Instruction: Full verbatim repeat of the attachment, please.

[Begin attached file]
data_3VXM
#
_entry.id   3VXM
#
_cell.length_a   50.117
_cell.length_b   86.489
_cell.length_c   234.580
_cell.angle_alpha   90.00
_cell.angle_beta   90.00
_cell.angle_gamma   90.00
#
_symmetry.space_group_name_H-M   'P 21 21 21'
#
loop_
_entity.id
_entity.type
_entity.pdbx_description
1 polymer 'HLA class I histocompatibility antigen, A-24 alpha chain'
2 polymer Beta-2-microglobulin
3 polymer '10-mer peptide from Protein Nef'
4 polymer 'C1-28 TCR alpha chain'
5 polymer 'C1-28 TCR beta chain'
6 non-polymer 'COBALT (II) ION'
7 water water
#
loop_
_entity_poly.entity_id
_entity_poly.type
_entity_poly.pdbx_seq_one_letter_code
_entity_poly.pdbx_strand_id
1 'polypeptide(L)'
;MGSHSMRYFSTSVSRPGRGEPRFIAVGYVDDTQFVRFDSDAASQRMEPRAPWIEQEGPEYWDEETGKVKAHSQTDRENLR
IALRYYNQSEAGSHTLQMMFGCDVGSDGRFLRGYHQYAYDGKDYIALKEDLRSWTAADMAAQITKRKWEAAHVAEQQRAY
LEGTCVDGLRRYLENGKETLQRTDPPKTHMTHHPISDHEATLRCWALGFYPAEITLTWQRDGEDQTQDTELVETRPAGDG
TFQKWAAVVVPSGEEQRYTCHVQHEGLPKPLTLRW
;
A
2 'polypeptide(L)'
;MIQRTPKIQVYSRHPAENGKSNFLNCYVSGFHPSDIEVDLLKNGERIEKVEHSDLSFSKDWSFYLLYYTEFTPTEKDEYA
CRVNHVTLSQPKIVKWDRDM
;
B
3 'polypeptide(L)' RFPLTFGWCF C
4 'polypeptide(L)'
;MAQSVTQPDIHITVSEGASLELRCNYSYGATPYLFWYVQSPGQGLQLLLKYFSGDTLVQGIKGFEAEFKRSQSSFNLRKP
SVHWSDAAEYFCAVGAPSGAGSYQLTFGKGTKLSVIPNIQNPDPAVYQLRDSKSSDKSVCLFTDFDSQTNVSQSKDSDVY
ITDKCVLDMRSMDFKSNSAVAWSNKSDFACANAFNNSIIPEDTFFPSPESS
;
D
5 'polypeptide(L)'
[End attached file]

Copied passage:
data_3VXM
#
_entry.id   3VXM
#
_cell.length_a   50.117
_cell.length_b   86.489
_cell.length_c   234.580
_cell.angle_alpha   90.00
_cell.angle_beta   90.00
_cell.angle_gamma   90.00
#
_symmetry.space_group_name_H-M   'P 21 21 21'
#
loop_
_entity.id
_entity.type
_entity.pdbx_description
1 polymer 'HLA class I histocompatibility antigen, A-24 alpha chain'
2 polymer Beta-2-microglobulin
3 polymer '10-mer peptide from Protein Nef'
4 polymer 'C1-28 TCR alpha chain'
5 polymer 'C1-28 TCR beta chain'
6 non-polymer 'COBALT (II) ION'
7 water water
#
loop_
_entity_poly.entity_id
_entity_poly.type
_entity_poly.pdbx_seq_one_letter_code
_entity_poly.pdbx_strand_id
1 'polypeptide(L)'
;MGSHSMRYFSTSVSRPGRGEPRFIAVGYVDDTQFVRFDSDAASQRMEPRAPWIEQEGPEYWDEETGKVKAHSQTDRENLR
IALRYYNQSEAGSHTLQMMFGCDVGSDGRFLRGYHQYAYDGKDYIALKEDLRSWTAADMAAQITKRKWEAAHVAEQQRAY
LEGTCVDGLRRYLENGKETLQRTDPPKTHMTHHPISDHEATLRCWALGFYPAEITLTWQRDGEDQTQDTELVETRPAGDG
TFQKWAAVVVPSGEEQRYTCHVQHEGLPKPLTLRW
;
A
2 'polypeptide(L)'
;MIQRTPKIQVYSRHPAENGKSNFLNCYVSGFHPSDIEVDLLKNGERIEKVEHSDLSFSKDWSFYLLYYTEFTPTEKDEYA
CRVNHVTLSQPKIVKWDRDM
;
B
3 'polypeptide(L)' RFPLTFGWCF C
4 'polypeptide(L)'
;MAQSVTQPDIHITVSEGASLELRCNYSYGATPYLFWYVQSPGQGLQLLLKYFSGDTLVQGIKGFEAEFKRSQSSFNLRKP
SVHWSDAAEYFCAVGAPSGAGSYQLTFGKGTKLSVIPNIQNPDPAVYQLRDSKSSDKSVCLFTDFDSQTNVSQSKDSDVY
ITDKCVLDMRSMDFKSNSAVAWSNKSDFACANAFNNSIIPEDTFFPSPESS
;
D
5 'polypeptide(L)'